largest breeder, broiler, hatchery and poultry feed supplier in the Middle East. But with a wife and new son, Hashem began to cast about for a quieter environment to raise his own family. Soon, via the Internet, he found Inghams Enterprises. His degrees and experience meant he was well qualified for the role of rearing farm manager, overseeing the growth of chickens from one day to 20 weeks. However, as Debbie explains, Hashem was asked to undertake industry qualifications just as other staff and managers do. “Training is something that’s very important to us. The industry is growing and changing quickly. It’s important that all our staff keep up with what’s happening.” Hashem completed the level three course in eight months, and promptly enrolled in the level four course. He says the learning helps him get up to speed on local practices and techniques. “Because I’d come from overseas, it gave me knowledge about New Zealand. Particularly in areas of animal care and health and safety. Poultry Profile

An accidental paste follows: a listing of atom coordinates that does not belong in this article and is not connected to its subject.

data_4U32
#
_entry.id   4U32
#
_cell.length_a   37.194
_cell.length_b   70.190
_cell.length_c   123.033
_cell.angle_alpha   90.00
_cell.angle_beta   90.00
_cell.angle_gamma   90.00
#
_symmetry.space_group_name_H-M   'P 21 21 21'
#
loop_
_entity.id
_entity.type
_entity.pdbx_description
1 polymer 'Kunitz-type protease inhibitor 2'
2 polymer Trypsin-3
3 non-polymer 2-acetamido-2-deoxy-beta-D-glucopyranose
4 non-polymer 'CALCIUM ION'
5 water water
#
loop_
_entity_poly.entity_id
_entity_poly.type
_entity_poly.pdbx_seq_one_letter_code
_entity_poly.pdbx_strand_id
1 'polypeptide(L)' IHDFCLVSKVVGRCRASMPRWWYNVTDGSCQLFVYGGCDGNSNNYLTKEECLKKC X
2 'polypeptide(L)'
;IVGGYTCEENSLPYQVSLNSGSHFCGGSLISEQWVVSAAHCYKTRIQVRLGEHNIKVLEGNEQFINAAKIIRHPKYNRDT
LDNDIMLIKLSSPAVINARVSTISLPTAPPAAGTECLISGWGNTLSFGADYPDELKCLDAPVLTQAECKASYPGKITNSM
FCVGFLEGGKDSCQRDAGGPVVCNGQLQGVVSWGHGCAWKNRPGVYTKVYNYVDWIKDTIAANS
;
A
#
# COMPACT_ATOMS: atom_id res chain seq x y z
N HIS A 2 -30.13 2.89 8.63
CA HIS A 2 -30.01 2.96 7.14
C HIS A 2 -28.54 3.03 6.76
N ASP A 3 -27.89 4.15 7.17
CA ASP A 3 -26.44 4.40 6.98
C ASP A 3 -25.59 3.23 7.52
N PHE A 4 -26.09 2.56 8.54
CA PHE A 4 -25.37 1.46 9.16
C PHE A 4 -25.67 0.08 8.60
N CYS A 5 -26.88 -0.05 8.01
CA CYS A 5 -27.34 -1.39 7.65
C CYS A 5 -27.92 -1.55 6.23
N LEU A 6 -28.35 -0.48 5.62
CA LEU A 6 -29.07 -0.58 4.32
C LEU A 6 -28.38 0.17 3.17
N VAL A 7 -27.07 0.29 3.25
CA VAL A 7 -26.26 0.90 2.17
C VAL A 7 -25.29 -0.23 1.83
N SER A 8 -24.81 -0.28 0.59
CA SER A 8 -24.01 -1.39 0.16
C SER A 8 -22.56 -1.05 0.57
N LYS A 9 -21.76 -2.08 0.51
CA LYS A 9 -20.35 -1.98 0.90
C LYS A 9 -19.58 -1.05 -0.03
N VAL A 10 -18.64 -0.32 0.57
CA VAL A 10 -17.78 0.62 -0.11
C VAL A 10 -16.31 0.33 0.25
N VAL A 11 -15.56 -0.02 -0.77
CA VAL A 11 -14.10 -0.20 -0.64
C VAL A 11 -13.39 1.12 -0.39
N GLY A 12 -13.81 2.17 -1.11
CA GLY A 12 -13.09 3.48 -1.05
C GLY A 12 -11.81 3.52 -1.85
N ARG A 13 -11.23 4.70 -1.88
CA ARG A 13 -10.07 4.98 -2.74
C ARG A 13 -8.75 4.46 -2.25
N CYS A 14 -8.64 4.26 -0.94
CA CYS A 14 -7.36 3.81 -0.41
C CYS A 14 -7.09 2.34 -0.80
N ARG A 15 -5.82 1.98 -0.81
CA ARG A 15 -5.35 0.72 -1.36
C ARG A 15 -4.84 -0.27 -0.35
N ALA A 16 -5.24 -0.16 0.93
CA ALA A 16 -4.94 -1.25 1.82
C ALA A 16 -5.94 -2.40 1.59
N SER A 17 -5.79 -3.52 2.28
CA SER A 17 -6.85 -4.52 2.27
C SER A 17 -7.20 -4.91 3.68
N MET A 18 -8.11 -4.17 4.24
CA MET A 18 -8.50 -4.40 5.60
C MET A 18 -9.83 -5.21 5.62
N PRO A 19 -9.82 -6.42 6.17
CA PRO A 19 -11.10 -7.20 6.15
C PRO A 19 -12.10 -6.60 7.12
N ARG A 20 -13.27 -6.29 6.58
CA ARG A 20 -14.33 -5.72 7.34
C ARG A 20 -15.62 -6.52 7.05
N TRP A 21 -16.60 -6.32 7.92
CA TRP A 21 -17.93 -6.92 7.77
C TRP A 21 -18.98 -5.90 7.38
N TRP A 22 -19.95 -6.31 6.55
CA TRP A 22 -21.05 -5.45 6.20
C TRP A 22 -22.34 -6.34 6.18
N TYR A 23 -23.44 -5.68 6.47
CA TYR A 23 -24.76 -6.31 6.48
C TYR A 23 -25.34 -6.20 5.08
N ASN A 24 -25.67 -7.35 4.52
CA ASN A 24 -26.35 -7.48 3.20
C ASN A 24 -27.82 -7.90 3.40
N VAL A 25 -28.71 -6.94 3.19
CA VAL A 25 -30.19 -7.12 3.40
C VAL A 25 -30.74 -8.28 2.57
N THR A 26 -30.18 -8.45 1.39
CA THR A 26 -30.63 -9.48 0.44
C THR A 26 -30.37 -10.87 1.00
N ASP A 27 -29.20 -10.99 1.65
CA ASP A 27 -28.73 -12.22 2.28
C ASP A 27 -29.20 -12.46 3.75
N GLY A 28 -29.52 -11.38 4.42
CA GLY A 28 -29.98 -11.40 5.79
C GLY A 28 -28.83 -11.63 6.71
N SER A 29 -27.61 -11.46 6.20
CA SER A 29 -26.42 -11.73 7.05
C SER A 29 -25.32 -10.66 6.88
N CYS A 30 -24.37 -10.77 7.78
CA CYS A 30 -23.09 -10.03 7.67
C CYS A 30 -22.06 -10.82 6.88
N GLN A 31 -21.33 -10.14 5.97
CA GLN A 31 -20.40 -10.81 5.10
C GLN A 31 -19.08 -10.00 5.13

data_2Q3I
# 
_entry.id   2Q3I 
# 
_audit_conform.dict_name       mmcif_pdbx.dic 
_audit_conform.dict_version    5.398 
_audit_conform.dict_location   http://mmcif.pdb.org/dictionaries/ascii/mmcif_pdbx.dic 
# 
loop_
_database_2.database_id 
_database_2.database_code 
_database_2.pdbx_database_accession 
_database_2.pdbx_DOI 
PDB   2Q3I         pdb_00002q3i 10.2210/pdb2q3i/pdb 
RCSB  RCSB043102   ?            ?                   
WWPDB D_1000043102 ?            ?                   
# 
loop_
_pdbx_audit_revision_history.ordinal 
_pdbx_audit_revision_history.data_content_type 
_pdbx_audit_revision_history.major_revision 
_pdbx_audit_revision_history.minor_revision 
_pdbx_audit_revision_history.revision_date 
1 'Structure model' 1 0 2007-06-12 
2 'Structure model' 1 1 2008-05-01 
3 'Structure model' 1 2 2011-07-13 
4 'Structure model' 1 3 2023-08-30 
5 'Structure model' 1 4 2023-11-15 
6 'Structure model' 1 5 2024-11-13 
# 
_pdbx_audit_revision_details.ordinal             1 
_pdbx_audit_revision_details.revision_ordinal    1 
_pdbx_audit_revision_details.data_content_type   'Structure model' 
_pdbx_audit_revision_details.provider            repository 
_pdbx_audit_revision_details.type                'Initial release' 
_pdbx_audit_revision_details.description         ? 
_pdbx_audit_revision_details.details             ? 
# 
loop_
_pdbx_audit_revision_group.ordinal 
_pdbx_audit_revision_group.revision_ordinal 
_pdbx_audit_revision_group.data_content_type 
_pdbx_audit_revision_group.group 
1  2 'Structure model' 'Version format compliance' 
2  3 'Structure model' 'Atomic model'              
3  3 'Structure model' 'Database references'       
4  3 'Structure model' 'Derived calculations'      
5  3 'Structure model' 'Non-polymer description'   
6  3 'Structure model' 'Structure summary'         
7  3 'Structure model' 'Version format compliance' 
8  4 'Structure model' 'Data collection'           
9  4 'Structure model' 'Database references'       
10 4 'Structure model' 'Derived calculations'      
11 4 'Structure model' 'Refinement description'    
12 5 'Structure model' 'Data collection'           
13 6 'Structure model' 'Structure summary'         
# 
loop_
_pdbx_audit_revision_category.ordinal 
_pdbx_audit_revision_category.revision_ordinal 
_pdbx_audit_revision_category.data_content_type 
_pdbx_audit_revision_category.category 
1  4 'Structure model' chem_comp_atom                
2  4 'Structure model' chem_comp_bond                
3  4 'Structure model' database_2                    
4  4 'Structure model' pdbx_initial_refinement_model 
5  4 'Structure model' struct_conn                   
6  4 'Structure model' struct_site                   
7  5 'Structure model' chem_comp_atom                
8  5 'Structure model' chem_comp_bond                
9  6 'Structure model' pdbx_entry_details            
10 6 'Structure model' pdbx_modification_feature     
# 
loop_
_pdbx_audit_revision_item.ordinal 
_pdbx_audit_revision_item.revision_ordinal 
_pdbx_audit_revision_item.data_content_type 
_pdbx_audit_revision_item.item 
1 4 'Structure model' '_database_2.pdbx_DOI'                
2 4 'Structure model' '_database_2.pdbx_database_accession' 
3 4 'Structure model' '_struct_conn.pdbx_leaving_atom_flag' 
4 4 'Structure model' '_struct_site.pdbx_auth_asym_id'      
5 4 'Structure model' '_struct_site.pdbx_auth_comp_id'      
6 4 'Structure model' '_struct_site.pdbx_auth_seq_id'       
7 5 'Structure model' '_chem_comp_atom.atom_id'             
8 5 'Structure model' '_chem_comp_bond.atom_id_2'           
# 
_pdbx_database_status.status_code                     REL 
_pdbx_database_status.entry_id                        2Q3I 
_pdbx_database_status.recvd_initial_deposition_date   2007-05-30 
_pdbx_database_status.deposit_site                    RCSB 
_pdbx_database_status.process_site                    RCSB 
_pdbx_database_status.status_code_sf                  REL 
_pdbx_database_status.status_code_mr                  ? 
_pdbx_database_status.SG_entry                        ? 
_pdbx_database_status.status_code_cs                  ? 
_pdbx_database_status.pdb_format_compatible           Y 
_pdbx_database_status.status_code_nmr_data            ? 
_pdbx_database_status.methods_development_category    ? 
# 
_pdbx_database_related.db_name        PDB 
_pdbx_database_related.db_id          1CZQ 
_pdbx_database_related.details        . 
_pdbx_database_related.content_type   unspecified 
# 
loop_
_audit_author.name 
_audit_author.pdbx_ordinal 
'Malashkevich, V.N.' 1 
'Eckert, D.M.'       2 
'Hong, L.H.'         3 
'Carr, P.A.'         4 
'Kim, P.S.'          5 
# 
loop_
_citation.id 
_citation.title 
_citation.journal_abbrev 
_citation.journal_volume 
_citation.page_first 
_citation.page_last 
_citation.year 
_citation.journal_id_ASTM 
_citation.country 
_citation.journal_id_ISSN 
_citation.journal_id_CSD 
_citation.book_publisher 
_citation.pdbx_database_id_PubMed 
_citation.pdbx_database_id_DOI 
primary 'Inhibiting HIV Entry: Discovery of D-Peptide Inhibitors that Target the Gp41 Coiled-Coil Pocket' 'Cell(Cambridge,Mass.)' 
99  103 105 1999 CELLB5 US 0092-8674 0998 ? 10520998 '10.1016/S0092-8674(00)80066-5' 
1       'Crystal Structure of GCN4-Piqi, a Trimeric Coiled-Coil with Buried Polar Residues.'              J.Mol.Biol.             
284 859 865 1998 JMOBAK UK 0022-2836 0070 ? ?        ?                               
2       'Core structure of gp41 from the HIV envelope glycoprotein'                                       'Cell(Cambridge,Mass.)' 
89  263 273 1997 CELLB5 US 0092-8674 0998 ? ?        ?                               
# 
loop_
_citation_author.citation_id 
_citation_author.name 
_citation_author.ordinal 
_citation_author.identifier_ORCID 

He puts that learning to use in team meetings that set and evaluate goals, and encourages his staff to learn more about the business they are in.

applied for his present position over the Internet. Not so typically, however, he was living in Jordan when he did it. Growing up on the family farm in northern Jordan, Hashem had always enjoyed tending the livestock. When he finished high school in 1993, he entered the University of Jordan in Amman, whose agriculture faculty has its own teaching farm and poultry unit. Hashem completed a Bachelor of Science in Animal Production in 1997, and went to work for “Grandparent’s Farm” (the translated name of the company, not the relationship) – poultry growers and meat suppliers for Jordan, Iraq, Syria, and the United Arab Emirates. “Poultry is consumed in greater quantities in the Middle East than sheep or beef,” notes Hashem.